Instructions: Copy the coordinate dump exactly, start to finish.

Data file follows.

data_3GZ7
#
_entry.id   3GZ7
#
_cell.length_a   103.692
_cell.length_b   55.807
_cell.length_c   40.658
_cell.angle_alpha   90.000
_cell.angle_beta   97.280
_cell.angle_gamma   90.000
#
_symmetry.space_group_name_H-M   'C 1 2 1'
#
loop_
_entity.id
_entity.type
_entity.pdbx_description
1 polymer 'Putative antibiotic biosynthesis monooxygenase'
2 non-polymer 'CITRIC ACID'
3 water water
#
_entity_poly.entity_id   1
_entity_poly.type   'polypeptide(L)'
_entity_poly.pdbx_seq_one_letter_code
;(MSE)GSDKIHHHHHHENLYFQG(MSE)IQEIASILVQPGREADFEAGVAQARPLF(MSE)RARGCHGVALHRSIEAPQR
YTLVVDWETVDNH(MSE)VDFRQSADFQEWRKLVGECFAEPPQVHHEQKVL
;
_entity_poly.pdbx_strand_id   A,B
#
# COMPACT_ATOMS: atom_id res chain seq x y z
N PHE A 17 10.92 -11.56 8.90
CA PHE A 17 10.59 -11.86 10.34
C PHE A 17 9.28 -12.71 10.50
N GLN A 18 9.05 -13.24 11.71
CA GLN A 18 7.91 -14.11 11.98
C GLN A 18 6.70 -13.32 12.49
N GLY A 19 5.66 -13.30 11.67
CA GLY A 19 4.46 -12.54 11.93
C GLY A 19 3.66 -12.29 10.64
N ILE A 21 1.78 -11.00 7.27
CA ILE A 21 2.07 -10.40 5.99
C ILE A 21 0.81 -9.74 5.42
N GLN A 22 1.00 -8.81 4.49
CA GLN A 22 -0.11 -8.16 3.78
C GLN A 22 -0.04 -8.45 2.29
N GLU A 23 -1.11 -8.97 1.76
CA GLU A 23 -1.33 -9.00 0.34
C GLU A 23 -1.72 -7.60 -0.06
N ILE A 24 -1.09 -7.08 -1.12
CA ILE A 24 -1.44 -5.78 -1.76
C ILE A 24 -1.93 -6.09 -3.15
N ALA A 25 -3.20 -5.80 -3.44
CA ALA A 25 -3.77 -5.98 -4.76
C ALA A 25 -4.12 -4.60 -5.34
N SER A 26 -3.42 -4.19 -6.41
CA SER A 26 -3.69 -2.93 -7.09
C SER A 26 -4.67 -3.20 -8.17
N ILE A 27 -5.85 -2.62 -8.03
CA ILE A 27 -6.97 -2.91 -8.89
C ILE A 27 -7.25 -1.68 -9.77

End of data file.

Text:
data_3GZ7
#
_entry.id   3GZ7
#
_cell.length_a   103.692
_cell.length_b   55.807
_cell.length_c   40.658
_cell.angle_alpha   90.000
_cell.angle_beta   97.280
_cell.angle_gamma   90.000
#
_symmetry.space_group_name_H-M   'C 1 2 1'
#
loop_
_entity.id
_entity.type
_entity.pdbx_description
1 polymer 'Putative antibiotic biosynthesis monooxygenase'
2 non-polymer 'CITRIC ACID'
3 water water
#
_entity_poly.entity_id   1
_entity_poly.type   'polypeptide(L)'
_entity_poly.pdbx_seq_one_letter_code
;(MSE)GSDKIHHHHHHENLYFQG(MSE)IQEIASILVQPGREADFEAGVAQARPLF(MSE)RARGCHGVALHRSIEAPQR
YTLVVDWETVDNH(MSE)VDFRQSADFQEWRKLVGECFAEPPQVHHEQKVL
;
_entity_poly.pdbx_strand_id   A,B
#
# COMPACT_ATOMS: atom_id res chain seq x y z
N PHE A 17 10.92 -11.56 8.90
CA PHE A 17 10.59 -11.86 10.34
C PHE A 17 9.28 -12.71 10.50
N GLN A 18 9.05 -13.24 11.71
CA GLN A 18 7.91 -14.11 11.98
C GLN A 18 6.70 -13.32 12.49
N GLY A 19 5.66 -13.30 11.67
CA GLY A 19 4.46 -12.54 11.93
C GLY A 19 3.66 -12.29 10.64
N ILE A 21 1.78 -11.00 7.27
CA ILE A 21 2.07 -10.40 5.99
C ILE A 21 0.81 -9.74 5.42
N GLN A 22 1.00 -8.81 4.49
CA GLN A 22 -0.11 -8.16 3.78
C GLN A 22 -0.04 -8.45 2.29
N GLU A 23 -1.11 -8.97 1.76
CA GLU A 23 -1.33 -9.00 0.34
C GLU A 23 -1.72 -7.60 -0.06
N ILE A 24 -1.09 -7.08 -1.12
CA ILE A 24 -1.44 -5.78 -1.76
C ILE A 24 -1.93 -6.09 -3.15
N ALA A 25 -3.20 -5.80 -3.44
CA ALA A 25 -3.77 -5.98 -4.76
C ALA A 25 -4.12 -4.60 -5.34
N SER A 26 -3.42 -4.19 -6.41
CA SER A 26 -3.69 -2.93 -7.09
C SER A 26 -4.67 -3.20 -8.17
N ILE A 27 -5.85 -2.62 -8.03
CA ILE A 27 -6.97 -2.91 -8.89
C ILE A 27 -7.25 -1.68 -9.77